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The ins and outs of licenses and permits when buying a business

In the past we've touched on some tips to keep in mind when selling a business, but what about when you're on the other side of the transaction? When preparing to purchase a business, early consideration of licencing requirements is essential. The last thing you want to discover after completing a purchase of business transaction, is that you are unable to operate due to an invalid licence or permit. Planning ahead, being informed and knowing your obligations is key before acquiring any business. As a wise man (Benjamin Franklin) once said, “By failing to prepare, you are preparing to fail”.
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In the past we've touched on some tips to keep in mind when selling a business, but what about when you're on the other side of the transaction? When preparing to purchase a business, early consideration of licencing requirements is essential. The last thing you want to discover after completing a purchase of business transaction, is that you are unable to operate due to an invalid licence or permit.

Planning ahead, being informed and knowing your obligations is key before acquiring any business. As a wise man (Benjamin Franklin) once said, “By failing to prepare, you are preparing to fail”.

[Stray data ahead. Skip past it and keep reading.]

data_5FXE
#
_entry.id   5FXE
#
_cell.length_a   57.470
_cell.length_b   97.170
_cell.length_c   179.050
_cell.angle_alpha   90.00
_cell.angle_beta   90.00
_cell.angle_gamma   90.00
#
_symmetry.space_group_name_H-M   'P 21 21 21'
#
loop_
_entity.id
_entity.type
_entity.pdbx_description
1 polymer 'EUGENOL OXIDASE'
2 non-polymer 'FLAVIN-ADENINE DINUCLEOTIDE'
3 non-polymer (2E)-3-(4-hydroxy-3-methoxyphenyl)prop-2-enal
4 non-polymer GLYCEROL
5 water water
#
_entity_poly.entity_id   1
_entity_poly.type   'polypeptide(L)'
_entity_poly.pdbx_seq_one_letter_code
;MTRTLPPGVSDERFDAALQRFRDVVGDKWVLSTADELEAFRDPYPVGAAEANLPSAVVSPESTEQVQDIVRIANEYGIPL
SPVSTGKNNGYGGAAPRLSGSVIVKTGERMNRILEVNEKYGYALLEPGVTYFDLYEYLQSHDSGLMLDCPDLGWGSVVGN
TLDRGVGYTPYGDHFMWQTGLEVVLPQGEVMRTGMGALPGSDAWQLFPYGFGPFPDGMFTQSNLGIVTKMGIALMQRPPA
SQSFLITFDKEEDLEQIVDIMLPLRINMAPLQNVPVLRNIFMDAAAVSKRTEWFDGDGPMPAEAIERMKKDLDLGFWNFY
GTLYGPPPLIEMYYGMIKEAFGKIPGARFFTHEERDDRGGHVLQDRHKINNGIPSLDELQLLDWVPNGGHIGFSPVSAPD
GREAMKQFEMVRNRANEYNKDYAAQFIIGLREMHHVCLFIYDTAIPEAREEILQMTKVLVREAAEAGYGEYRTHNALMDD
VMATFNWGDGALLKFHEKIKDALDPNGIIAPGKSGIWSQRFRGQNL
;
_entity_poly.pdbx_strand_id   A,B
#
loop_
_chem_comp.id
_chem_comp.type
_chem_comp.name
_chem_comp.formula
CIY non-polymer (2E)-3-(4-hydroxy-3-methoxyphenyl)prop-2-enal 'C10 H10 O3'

Types of licences

The types of licences that are required will vary depending on the nature of the business. It is also important to consider the potential issues that may impact the acquisition of necessary licences.

Some of the Key areas subject to permits and licences are:

  • Impacts on the environment
  • Importing and exporting
  • Workplace health and Safety
  • Employment
  • Copyright
  • Industry specific activities (eg: Building, Food and Liquor)

Important things to consider

  1.     Validity – ensuring that all licences, permits and approvals are valid, current and fit for purpose.
  2.     Transferability – determine whether any licences are transferable or whether new licences must be issued.
  3.     Pre-purchase inspection (PPI) – obtaining a report to determine whether any items fail to comply with Council requirements.

PPIs are particularly important in respect of food businesses as they can minimise future costs and prevent delays leading up to settlement. PPIs are arranged and conducted by the Council and are often a prerequisite for a licence transfer. Generally, the purchaser pays for the PPI and the Vendor covers the costs of rectifying any non-compliance issues.

Ongoing obligations

Acquiring a licence is only a  job half-done (half-done jobs grind the BlueRock gears and we don’t like them), ensuring continued compliance is of equal legal importance. It is necessary to create and develop systems so that compliance is engrained in the day-to-day practice of the business.

Every business has its own challenges and unique aspects to consider. By no means is the list of recommendations in this article exhaustive, there will undoubtedly be more considerations which are unique to your business.

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